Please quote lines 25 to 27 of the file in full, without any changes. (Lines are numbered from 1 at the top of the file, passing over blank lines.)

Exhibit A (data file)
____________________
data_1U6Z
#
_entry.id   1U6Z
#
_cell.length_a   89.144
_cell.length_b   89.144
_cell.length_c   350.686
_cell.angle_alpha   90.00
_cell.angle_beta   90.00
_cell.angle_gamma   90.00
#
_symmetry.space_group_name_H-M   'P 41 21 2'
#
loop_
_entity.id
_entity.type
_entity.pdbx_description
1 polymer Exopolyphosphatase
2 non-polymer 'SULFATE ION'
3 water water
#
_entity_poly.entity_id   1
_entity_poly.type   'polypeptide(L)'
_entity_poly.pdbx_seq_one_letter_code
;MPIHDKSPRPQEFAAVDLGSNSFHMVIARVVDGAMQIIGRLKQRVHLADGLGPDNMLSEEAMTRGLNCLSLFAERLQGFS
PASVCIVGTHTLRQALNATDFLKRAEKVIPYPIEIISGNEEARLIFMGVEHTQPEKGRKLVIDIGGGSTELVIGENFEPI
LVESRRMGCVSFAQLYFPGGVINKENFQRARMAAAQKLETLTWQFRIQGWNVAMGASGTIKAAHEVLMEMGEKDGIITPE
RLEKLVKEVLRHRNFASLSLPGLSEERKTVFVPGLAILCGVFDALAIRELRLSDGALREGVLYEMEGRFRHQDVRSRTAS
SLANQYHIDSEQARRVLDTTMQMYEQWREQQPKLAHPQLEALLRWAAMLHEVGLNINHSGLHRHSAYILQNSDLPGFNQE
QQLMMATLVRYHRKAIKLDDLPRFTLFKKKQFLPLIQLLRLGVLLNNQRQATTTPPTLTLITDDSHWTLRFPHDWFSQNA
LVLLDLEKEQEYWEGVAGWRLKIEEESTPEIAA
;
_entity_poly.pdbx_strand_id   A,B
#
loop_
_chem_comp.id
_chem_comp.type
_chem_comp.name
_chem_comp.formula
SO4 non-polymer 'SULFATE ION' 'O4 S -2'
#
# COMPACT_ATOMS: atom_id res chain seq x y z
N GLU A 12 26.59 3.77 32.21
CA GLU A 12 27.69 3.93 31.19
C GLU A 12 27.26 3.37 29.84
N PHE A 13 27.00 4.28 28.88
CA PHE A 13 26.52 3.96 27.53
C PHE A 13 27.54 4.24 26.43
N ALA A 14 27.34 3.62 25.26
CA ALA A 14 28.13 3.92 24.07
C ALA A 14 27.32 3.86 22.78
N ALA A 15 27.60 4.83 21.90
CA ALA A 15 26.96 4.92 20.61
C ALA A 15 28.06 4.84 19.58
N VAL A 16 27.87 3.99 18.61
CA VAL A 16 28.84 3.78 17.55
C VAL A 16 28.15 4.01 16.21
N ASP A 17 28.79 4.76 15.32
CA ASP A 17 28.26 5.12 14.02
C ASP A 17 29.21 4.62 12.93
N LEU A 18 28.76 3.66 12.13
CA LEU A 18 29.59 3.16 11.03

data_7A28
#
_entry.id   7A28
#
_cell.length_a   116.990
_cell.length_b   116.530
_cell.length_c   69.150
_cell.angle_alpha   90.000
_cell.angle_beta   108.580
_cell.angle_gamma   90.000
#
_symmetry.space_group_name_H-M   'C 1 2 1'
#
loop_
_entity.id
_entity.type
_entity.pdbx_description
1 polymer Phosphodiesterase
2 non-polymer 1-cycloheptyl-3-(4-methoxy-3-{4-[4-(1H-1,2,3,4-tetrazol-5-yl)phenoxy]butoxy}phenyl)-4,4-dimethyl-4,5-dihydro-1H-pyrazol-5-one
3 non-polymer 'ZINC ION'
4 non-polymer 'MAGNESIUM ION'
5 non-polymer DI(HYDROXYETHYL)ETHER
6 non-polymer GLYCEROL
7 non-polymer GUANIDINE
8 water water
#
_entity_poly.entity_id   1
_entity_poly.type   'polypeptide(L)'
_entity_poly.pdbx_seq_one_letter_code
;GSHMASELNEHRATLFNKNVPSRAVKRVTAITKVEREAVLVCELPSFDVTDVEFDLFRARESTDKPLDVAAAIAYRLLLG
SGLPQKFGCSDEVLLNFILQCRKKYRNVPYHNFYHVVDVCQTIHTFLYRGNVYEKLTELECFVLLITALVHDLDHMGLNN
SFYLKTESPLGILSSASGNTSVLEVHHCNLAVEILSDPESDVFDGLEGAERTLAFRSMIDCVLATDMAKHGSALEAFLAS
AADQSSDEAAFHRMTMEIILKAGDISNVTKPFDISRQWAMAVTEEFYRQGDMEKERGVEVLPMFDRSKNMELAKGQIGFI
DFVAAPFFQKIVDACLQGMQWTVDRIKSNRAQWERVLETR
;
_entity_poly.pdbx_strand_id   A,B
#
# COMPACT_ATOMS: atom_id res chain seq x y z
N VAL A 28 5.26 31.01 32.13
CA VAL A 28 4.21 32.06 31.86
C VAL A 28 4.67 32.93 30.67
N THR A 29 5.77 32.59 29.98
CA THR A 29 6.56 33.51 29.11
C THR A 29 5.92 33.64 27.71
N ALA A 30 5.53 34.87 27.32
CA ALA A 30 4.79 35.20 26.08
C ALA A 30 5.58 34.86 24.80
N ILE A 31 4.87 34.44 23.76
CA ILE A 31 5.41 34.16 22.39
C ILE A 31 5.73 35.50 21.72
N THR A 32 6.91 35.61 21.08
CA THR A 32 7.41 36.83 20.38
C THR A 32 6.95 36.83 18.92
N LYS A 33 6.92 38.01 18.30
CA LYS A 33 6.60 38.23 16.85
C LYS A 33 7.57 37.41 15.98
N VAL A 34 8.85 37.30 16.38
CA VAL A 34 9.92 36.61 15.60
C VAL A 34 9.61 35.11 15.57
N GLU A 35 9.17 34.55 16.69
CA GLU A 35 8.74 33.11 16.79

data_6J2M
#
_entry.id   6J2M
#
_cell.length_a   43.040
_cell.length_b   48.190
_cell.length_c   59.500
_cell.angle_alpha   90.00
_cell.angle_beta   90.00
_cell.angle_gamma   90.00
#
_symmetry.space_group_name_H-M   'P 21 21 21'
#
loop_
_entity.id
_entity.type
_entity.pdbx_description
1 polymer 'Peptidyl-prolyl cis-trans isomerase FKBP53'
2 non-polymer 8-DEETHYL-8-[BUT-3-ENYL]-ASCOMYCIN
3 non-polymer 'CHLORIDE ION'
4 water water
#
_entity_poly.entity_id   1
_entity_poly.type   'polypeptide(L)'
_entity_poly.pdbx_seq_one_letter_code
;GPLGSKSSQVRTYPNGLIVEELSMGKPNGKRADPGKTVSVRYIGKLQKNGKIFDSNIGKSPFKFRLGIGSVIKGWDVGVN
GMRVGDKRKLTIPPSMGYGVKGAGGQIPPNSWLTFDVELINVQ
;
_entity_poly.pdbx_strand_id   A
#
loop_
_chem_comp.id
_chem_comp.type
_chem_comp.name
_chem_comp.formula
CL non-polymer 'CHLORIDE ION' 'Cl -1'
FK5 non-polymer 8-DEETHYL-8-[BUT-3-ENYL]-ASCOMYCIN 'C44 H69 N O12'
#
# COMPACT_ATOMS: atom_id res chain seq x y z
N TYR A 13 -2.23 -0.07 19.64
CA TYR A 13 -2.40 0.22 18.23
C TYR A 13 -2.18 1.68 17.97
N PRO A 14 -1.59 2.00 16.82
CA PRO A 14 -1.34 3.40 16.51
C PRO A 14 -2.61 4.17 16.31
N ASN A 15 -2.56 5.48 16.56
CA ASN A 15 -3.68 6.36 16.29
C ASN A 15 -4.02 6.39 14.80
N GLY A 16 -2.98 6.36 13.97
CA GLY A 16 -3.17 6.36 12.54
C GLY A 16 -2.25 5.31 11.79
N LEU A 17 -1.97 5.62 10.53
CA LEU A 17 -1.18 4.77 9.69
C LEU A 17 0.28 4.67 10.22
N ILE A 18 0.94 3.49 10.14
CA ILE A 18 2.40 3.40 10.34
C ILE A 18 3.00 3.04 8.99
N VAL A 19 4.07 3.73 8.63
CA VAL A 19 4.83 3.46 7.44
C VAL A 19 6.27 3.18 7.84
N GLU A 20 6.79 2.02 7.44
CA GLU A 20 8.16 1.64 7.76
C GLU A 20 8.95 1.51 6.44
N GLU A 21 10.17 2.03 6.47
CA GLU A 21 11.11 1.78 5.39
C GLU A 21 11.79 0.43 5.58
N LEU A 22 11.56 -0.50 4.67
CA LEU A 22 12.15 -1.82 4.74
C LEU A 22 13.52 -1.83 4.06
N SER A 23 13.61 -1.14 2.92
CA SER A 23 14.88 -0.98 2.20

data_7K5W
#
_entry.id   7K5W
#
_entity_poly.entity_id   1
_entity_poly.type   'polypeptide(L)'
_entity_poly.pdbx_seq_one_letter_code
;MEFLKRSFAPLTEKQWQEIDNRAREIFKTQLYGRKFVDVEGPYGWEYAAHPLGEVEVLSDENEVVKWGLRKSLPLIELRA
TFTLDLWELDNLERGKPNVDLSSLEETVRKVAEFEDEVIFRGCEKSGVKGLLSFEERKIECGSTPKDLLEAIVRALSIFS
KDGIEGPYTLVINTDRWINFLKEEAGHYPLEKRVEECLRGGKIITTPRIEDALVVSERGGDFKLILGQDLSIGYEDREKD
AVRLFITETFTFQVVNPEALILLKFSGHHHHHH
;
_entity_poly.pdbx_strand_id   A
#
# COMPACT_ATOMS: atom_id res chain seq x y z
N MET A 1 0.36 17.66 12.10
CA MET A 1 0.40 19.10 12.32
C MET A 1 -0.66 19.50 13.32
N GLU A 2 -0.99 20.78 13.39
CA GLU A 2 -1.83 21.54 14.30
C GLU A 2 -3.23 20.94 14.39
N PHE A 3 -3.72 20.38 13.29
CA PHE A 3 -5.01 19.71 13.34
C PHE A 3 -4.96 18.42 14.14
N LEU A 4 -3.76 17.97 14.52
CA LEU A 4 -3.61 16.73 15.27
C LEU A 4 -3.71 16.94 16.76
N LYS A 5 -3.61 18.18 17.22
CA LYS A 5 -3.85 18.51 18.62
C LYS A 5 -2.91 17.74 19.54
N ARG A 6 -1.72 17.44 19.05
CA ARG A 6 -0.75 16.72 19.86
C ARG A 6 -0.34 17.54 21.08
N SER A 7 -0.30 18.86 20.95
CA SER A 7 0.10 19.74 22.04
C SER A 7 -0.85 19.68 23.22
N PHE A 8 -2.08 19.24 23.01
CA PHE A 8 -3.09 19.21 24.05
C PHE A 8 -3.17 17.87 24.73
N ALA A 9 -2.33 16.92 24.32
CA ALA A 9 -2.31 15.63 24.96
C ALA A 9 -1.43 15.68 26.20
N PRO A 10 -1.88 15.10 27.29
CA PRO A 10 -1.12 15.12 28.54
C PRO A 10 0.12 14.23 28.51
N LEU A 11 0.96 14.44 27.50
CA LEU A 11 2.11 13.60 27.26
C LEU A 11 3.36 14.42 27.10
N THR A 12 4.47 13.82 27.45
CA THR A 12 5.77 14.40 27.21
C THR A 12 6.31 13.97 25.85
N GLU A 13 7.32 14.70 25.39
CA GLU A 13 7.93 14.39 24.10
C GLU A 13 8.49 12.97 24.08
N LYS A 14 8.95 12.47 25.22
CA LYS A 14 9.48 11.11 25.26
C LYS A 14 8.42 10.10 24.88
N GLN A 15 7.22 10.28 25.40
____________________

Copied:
;MPIHDKSPRPQEFAAVDLGSNSFHMVIARVVDGAMQIIGRLKQRVHLADGLGPDNMLSEEAMTRGLNCLSLFAERLQGFS
PASVCIVGTHTLRQALNATDFLKRAEKVIPYPIEIISGNEEARLIFMGVEHTQPEKGRKLVIDIGGGSTELVIGENFEPI
LVESRRMGCVSFAQLYFPGGVINKENFQRARMAAAQKLETLTWQFRIQGWNVAMGASGTIKAAHEVLMEMGEKDGIITPE